VACHAGAN NARAZYAN, White Ladder, 2004, 40in x 30in, oil on canvas


VACHAGAN NARAZYAN, Ladder 2, 2003, 35in x 90in, oil on canvas


VACHAGAN NARAZYAN, Pilgrim, 2004, 35in x 24in, oil on canvas


VACHAGAN NARAZYAN, Chimeras, 2005, 35in x 59in, oil on canvas


Sheba Sharrow (1926 - 2006): Sharrow was an artist with eyes wide open. Her expressionist paintings are masterful and refined, engaging us with mortality and desire, vulnerability and power, warfare and spirituality.

As an artist, figurative painter Sheba Sharrow bore witness to human suffering, struggle and liberation. She was a child of the Great Depression and World War II, a participant in the social justice movements of the 1960s and '70s, saw the bloody roads walked for civil rights and the damages wrought by wars.

Born in Brooklyn in 1926 to Russian-Jewish immigrant parents, Sheba Sharrow grew up in Chicago and earned her BFA at the Art Institute of Chicago, studying with Boris Anisfeld and Joseph Hirsch. She continued her studies at the Pennsylvania Academy of Fine Arts and earned an MFA at the Tyler School of the Arts at Temple University. She has been considered part of the "Chicago School" of imagist painters, fitting generationally into the "Monster Roster" group of artists from that city, including the most well-known of her classmates to lead the charge of image and ideas over pure abstraction, Leon Golub and Nancy Spero. Sharrow died in 2006.

Sharrow's unique style of storytelling and her occasional use of poetic text stand her apart. Her artistic intentions were deeply intellectual. "As long as the world is going the way it is going, I cannot stop doing what I have been doing," Sharrow told The New York Times in 2002. She lamented, "We cannot seem to get it right.

Through a vigorous and poetic hand, her work reflects on brutality and simultaneously pays homage to the animating power of solidarity, warning us: Remember, history's tragedies repeat.

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SHEBA SHARROW, Love In The Time Of Death, 1995, 60 x 52 in, mixed media


SHEBA SHARROW, Moto Perpetuo, 2006, 50 x 64 inches, acrylic on canvas

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SHEBA SHARROW, Millennial Dream, 1995, 56in x 76in, acrylic on canvas

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SHEBA SHARROW, Bound Figure, 1995, 74 x 51 inches, mixed media on Arches


SHEBA SHARROW, Balancing Act, 1993, 74 x 111 inches


SHEBA SHARROW, Trapeze, 2004, 60 x 48 inches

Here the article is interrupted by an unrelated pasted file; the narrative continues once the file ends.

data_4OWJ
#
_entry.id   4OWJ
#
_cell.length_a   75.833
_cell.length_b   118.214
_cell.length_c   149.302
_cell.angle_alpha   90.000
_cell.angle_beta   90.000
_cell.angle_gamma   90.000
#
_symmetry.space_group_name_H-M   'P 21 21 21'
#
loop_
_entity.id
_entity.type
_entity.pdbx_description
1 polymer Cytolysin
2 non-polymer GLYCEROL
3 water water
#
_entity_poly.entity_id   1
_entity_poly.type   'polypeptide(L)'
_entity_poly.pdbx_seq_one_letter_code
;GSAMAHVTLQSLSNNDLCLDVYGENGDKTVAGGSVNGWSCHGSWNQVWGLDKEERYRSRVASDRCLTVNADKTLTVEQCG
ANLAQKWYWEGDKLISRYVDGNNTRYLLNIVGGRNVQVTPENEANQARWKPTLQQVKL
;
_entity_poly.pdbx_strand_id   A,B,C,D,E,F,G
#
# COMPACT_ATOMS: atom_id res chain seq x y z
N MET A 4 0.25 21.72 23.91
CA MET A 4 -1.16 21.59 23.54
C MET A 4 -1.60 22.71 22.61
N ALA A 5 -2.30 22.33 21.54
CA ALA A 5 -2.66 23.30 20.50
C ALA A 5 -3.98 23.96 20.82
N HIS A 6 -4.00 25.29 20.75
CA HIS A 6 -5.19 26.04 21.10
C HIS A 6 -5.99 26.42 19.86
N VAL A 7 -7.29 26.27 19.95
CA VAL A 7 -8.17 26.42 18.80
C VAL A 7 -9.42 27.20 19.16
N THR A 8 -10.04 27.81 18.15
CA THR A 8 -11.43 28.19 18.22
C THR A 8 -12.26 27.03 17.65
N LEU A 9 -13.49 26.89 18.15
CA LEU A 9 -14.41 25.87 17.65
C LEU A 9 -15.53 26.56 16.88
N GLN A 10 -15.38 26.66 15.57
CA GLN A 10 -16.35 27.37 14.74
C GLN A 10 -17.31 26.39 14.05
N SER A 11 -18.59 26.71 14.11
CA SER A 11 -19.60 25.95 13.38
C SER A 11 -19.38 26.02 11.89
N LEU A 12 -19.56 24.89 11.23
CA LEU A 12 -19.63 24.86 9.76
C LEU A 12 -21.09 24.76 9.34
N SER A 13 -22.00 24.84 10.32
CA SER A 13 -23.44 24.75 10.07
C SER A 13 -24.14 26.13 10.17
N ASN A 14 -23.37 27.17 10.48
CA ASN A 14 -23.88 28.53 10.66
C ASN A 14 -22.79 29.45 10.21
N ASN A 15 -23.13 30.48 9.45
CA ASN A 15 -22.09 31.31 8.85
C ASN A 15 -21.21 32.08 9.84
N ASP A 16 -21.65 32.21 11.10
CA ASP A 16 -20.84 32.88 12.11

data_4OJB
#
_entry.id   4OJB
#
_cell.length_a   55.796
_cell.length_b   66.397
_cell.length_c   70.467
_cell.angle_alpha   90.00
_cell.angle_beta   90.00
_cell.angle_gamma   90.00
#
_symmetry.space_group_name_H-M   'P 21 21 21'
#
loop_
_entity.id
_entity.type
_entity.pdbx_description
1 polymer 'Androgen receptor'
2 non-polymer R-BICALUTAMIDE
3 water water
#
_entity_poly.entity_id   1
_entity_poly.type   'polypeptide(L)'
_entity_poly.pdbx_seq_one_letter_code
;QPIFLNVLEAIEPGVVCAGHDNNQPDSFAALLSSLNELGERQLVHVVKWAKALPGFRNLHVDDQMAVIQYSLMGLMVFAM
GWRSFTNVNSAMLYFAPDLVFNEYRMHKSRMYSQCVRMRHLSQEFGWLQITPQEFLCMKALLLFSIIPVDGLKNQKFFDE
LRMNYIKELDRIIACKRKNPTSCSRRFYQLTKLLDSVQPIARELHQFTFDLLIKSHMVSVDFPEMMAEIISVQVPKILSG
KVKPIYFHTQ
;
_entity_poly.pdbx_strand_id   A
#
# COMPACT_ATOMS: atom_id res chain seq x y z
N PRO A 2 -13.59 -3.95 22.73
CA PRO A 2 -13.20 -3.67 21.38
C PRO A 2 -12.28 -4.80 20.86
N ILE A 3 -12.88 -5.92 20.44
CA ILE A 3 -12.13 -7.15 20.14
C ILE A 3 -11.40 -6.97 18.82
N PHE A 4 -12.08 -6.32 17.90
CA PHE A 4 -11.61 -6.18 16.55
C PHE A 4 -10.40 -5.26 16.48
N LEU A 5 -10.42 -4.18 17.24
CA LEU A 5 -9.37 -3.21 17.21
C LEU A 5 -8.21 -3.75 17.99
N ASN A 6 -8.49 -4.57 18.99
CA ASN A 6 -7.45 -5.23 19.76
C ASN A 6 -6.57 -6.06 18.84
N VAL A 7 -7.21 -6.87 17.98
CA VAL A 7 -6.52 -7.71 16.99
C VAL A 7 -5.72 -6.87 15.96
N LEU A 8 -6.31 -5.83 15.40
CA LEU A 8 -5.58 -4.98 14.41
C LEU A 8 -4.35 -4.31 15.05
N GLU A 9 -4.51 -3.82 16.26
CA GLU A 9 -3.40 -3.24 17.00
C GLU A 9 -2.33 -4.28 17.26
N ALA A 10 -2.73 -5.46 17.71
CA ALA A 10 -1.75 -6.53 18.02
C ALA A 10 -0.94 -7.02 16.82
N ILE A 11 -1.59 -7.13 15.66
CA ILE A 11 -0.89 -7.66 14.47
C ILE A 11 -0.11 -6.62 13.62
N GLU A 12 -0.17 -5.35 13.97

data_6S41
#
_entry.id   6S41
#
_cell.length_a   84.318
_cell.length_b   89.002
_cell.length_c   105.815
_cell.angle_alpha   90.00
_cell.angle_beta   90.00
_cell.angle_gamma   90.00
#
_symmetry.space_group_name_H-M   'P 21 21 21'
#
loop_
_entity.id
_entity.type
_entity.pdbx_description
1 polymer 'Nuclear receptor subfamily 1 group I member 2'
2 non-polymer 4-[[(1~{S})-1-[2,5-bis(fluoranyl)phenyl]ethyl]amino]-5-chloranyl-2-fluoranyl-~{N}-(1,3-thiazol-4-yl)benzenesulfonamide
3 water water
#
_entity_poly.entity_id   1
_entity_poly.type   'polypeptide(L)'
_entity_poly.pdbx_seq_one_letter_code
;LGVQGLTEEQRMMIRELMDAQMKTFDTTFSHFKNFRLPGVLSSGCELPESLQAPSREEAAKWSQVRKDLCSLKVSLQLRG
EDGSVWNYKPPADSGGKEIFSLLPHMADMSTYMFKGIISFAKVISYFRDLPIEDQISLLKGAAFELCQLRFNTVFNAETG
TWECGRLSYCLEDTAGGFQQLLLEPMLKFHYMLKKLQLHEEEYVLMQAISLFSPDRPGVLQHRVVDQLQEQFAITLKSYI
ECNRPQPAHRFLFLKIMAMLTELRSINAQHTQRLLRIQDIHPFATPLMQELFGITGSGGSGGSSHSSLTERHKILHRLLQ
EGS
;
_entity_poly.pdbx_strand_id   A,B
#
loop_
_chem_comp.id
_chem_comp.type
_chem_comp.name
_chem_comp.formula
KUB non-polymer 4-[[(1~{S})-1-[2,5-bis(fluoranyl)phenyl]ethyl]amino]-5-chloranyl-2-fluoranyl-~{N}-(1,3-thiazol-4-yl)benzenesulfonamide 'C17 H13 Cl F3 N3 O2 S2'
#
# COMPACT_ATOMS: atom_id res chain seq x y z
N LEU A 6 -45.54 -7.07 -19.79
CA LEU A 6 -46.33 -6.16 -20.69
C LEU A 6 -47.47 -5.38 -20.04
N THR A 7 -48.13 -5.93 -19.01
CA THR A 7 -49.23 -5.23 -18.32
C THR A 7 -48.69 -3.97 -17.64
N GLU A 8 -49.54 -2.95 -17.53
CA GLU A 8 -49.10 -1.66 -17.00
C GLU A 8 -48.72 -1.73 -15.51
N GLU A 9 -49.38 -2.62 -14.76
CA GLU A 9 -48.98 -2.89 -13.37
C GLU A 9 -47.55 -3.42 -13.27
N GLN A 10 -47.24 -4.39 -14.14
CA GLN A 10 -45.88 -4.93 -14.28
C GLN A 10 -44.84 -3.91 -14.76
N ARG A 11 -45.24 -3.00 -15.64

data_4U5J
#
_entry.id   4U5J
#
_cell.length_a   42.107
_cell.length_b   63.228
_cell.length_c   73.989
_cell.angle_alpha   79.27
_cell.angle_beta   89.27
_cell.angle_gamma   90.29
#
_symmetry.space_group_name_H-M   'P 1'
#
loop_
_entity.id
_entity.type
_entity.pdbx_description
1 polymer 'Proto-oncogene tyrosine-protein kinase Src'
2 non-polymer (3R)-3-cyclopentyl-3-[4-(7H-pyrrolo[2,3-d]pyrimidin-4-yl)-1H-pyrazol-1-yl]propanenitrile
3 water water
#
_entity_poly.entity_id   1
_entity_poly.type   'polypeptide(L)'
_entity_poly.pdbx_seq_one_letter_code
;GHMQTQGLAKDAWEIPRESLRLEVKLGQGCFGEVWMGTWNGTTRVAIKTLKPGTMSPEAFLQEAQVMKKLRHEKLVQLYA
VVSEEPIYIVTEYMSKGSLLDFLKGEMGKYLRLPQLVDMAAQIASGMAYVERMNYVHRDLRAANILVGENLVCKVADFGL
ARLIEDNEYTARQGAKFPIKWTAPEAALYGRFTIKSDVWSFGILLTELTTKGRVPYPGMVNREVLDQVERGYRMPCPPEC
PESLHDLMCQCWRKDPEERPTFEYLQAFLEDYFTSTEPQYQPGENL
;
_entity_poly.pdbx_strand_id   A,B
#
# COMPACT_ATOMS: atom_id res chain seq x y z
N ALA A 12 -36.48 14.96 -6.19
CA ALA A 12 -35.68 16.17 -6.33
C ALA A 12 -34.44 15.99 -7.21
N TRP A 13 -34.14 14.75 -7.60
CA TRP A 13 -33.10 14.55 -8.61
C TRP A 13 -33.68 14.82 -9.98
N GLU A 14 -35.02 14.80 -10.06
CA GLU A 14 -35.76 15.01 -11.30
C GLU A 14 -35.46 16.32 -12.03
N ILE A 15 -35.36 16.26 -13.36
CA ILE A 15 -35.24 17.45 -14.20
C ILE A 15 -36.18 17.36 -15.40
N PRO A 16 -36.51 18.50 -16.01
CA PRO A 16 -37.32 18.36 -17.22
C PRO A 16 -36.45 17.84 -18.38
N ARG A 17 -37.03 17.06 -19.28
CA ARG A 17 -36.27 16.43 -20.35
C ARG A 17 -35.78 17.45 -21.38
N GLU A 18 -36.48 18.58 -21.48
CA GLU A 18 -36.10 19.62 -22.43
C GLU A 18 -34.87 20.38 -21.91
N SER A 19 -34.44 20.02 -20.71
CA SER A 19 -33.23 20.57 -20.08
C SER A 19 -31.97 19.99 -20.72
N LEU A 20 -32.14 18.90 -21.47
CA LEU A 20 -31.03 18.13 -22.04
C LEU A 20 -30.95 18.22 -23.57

SHEBA SHARROW, Ahkmatova's Troubled Sleep, 1995, 42 x 36 inches

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SHEBA SHARROW, Three Graces, 1992, 63 x 87 inches, acrylic on canvas

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SHEBA SHARROW, Astride, 1988, 60 x 58 inches, mixed media

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SHEBA SHARROW, DOG, 2005, 72 x 60 inches, acrylic on canvas


SHEBA SHARROW, Balancing Act II, 1992, 60 x 84 inches, mixed media on Arches paper


SHEBA SHARROW, Erano Cento, 2006, 60 x 72 inches, acrylic on canvas


Although Socialist Realism suppressed the influences of contemporary artistic movements within itself, Socialist Realism fostered its own unique diversity. Russian artists, like the masters before them, expressed themselves not by evolving to meet artistic movements of their time, but by becoming the absolute best within their specific painting genres. Russian Realism painting, based in part on the studied principles of French Impressionism, developed and honed plein-air academic painting ideals under a closed society for generations; it is now becoming discovered and lauded by the Western world. Achieving excellence through complete artistic integrity and ultimate devotion to their "Immortal Beloved"—the art of painting—artists of Moscow's School of Russian Realism exhibit distinct perception of color and outstanding color relationships that trademark their pedigree of traditional Russian painting. The works in this collection represent the paintings the artists created from their hearts, in their free time. At these moments, they painted for themselves, to find the truth and beauty in their subjects; in turn, they found their greatness. These are painter's paintings. Russian Realism art has created a lasting legacy and a universal connection beyond its origins and is considered to be one of the most important realism movements of the 20th century.